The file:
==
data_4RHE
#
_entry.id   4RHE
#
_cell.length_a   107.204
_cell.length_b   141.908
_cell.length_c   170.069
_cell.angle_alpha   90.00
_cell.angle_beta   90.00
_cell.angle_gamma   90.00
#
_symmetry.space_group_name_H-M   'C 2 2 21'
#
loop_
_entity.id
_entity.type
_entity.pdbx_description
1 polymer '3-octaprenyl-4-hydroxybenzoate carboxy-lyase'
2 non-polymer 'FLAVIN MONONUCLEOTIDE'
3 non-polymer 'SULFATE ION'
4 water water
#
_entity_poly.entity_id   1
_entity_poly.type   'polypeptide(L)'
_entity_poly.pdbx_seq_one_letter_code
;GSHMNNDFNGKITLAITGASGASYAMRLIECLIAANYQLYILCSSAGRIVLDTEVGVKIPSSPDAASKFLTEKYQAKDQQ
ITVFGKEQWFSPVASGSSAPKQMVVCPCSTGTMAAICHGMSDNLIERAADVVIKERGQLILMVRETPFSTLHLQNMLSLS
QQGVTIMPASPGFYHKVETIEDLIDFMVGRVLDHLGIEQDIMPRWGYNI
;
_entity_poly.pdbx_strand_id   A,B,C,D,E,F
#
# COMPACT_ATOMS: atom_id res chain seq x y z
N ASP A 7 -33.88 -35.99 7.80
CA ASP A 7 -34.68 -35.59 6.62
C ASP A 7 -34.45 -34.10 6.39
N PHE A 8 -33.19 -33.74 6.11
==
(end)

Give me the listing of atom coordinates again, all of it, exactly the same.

data_4RHE
#
_entry.id   4RHE
#
_cell.length_a   107.204
_cell.length_b   141.908
_cell.length_c   170.069
_cell.angle_alpha   90.00
_cell.angle_beta   90.00
_cell.angle_gamma   90.00
#
_symmetry.space_group_name_H-M   'C 2 2 21'
#
loop_
_entity.id
_entity.type
_entity.pdbx_description
1 polymer '3-octaprenyl-4-hydroxybenzoate carboxy-lyase'
2 non-polymer 'FLAVIN MONONUCLEOTIDE'
3 non-polymer 'SULFATE ION'
4 water water
#
_entity_poly.entity_id   1
_entity_poly.type   'polypeptide(L)'
_entity_poly.pdbx_seq_one_letter_code
;GSHMNNDFNGKITLAITGASGASYAMRLIECLIAANYQLYILCSSAGRIVLDTEVGVKIPSSPDAASKFLTEKYQAKDQQ
ITVFGKEQWFSPVASGSSAPKQMVVCPCSTGTMAAICHGMSDNLIERAADVVIKERGQLILMVRETPFSTLHLQNMLSLS
QQGVTIMPASPGFYHKVETIEDLIDFMVGRVLDHLGIEQDIMPRWGYNI
;
_entity_poly.pdbx_strand_id   A,B,C,D,E,F
#
# COMPACT_ATOMS: atom_id res chain seq x y z
N ASP A 7 -33.88 -35.99 7.80
CA ASP A 7 -34.68 -35.59 6.62
C ASP A 7 -34.45 -34.10 6.39
N PHE A 8 -33.19 -33.74 6.11